Volume 30 Number 3 - March 2010

Features

Most days this month, you’ll see this troll at Louisiana’s longest bridges. No need to pay him a toll, but you might want to after you try his tips.

Once upon a time, not long ago, a troll lived under a bridge. Well, actually there were two bridges — long ones, 24 miles each. And it wasn’t really a troll; it was a troller. And really, he didn’t live there; he just fished there — a lot.

March is Louisiana’s best crappie month, but the notoriously finicky fish like things their way.

Sometimes when you’re crappie fishing, it seems you can’t go wrong. When the white perch are biting, they gulp down just about anything you offer in any manner you choose.

Get your turkey season started off right by visiting one of these WMAs.

When the longbeards start talking to the timber, every Louisiana sportsman concentrates on finding a place to hunt, and lucky for us, the Bayou State has productive public lands.

There’s never a shortage of boats fishing for bass this time of year at Bateman Island, but the fish don’t mind the pressure one bit.

Getting to a favorite fishing location shouldn’t require setting up a tent at the local boat landing to be there before everyone else. Fishing bass is supposed to be a leisure sport, with maybe a little banter between partners enjoying the day — as long as you don’t have a 3 p.m. weigh in.

This time of year, largemouths group up in the tight spots between deep and shallow water.

Dawn began to define what we had dubbed the “slough hole.” It was the first morning of rifle season in Area 1, and from 15 feet up an oak tree that was dropping acorns on my head, I remembered how this came to be the fourth deer stand I put up.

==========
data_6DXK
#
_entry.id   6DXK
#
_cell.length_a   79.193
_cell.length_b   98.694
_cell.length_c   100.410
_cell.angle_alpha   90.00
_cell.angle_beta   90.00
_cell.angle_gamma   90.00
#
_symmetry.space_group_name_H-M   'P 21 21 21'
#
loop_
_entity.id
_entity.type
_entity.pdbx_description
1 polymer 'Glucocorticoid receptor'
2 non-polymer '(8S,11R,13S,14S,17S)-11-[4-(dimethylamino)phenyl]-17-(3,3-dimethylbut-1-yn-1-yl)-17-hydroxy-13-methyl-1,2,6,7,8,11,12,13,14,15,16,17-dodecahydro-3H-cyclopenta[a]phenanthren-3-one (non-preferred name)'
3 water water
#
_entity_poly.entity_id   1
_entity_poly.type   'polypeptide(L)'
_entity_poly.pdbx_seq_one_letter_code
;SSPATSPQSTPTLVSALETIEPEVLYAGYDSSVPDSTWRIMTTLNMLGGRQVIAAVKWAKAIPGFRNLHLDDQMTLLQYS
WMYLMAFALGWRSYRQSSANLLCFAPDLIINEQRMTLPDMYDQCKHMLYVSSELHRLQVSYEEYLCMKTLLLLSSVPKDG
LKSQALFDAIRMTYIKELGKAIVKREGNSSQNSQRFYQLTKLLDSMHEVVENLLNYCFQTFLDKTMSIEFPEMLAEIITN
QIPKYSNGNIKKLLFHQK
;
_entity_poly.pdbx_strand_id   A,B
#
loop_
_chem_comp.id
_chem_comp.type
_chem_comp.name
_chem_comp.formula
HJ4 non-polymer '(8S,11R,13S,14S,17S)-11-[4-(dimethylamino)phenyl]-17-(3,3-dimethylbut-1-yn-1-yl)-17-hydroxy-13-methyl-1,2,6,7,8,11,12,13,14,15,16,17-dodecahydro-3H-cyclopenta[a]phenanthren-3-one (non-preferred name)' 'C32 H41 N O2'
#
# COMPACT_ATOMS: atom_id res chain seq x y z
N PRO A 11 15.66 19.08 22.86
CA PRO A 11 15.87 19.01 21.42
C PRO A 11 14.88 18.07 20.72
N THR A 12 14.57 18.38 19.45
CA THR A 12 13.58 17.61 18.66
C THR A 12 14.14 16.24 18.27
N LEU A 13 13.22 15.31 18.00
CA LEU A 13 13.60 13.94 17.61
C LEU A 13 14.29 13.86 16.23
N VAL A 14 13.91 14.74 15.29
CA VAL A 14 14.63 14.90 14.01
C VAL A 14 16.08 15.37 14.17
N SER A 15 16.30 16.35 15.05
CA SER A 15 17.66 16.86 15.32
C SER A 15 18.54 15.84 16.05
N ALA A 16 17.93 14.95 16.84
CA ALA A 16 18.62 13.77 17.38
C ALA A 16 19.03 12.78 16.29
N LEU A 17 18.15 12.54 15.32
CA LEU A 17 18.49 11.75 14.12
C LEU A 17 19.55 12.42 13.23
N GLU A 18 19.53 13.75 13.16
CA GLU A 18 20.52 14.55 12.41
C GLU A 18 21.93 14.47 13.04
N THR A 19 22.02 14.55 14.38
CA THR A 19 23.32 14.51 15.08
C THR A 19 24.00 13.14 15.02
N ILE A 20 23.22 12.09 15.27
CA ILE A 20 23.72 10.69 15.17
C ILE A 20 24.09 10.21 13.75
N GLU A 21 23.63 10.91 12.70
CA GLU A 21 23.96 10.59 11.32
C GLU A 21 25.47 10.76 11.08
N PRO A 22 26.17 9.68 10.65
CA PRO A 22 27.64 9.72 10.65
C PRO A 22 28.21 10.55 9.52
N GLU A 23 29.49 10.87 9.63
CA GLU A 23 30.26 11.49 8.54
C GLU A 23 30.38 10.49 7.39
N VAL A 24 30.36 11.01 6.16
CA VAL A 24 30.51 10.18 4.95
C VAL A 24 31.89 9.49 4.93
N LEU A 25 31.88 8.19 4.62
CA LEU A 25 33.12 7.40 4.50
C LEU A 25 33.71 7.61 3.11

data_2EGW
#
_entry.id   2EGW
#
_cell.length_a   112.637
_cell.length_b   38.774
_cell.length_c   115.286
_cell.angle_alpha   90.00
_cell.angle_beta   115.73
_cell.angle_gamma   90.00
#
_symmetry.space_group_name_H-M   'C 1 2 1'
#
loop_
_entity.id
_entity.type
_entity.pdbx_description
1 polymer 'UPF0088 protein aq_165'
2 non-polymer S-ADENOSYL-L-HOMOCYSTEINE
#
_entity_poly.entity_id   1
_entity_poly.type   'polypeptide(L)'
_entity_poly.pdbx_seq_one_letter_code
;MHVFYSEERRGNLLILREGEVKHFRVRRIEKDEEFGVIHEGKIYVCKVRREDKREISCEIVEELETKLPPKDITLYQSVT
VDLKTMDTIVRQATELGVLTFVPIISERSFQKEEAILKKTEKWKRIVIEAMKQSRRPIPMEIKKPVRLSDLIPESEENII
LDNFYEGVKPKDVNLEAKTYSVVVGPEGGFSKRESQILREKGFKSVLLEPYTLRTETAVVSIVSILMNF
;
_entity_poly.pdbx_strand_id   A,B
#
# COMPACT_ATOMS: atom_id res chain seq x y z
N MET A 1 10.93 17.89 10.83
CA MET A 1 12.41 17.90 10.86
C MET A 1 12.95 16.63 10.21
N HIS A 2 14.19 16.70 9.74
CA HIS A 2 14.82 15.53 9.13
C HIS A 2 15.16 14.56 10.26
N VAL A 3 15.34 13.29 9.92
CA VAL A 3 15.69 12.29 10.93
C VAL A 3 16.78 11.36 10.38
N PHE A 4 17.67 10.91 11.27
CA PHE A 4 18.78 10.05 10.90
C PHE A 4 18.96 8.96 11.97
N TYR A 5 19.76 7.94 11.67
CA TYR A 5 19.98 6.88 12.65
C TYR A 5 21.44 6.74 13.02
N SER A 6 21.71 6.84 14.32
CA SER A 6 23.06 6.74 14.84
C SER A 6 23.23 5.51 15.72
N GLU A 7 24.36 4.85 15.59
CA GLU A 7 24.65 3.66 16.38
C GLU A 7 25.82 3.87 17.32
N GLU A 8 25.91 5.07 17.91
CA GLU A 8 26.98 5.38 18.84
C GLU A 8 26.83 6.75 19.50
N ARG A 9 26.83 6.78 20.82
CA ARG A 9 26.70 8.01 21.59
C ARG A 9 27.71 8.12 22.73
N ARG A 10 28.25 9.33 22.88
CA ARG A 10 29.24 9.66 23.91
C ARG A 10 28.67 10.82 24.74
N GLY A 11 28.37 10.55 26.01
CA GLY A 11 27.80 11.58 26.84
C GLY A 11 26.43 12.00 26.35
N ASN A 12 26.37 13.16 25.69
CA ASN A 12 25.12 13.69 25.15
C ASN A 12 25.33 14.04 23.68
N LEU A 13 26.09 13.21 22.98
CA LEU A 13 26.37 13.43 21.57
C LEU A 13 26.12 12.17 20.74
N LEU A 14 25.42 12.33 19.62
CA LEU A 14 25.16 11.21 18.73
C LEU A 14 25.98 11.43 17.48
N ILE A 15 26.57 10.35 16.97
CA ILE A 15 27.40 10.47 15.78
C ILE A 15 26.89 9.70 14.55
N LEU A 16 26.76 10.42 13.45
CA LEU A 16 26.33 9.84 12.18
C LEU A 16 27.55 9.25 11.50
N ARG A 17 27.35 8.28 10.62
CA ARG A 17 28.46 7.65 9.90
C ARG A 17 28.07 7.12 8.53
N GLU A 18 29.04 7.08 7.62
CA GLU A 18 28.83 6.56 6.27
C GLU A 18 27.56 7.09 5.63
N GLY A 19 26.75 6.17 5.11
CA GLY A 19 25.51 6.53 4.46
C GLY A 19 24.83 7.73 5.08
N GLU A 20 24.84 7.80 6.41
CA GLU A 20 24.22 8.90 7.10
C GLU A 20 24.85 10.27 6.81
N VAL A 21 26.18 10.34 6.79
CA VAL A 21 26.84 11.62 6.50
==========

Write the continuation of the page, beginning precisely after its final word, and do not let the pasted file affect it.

The Saline-Larto complex churns out white perch like a finely tuned assembly line.

Saline-Larto. The name kind of has a ring to it, like a gang of bank robbers from the Wild West. Or maybe a gunslinger — I can hear it now, “Watch out, that’s the Saline-Larto Kid!”

March fish can be tough to come by, but if you hit these 10 spots, we like your chances.

Behind relentless wind, the beginning of the wholesale movement of speckled trout from the inside to the outside is the second-most frequently heard excuse anglers give for struggling to catch fish during March.

In this bonus installment of our Saltwater Series, Louisiana Sportsman takes you to what is arguably the most-productive fishing hole in all of South Louisiana.

Saltwater anglers have long been at the mercy of the wind more so than freshwater anglers. The very nature of fishing sprawling bays and open lagoons along a wide-open coast means wind direction and strength must be taken into account before and during every trip.

Got too many hogs on your property? Give these guys a call. They hunt the tasty creatures year-round, and have the briar scratches on their arms to prove it.

The first time I ever laid eyes on Josh Sandel, at the campground on Three Rivers Wildlife Management Area, he reminded me of a big dominant male silverback gorilla. As he sauntered up to me, the rest of the dozen and a half or so people camped together in the group stepped aside to let him pass.

Some hunters play around each spring in hopes of killing a turkey, but this public-land hunter has it down to a science.

Young Justin Johnson had watched closely while his father Shane and Bo Boudreaux practiced for what the two older hunters hoped would result in a double on turkeys — with bows.

“We would count down, ‘One, two,’ and shoot,” Shane Johnson explained.

So when in the latter part of the 2009 season Boudreaux offered his hunting lease to the father/son team, the pair decided to try for a double.

“He got used to that countdown by accident,” the elder Johnson said.

Delacroix’s other fish is always available this month.

“The solution to any problem — work, love, money, whatever — is to go fishing, and the worse the problem, the longer the trip should be.”

—John Gierach

Across the Bayou State, temperatures are finally warming, turning bass and crappie into frisky feeders.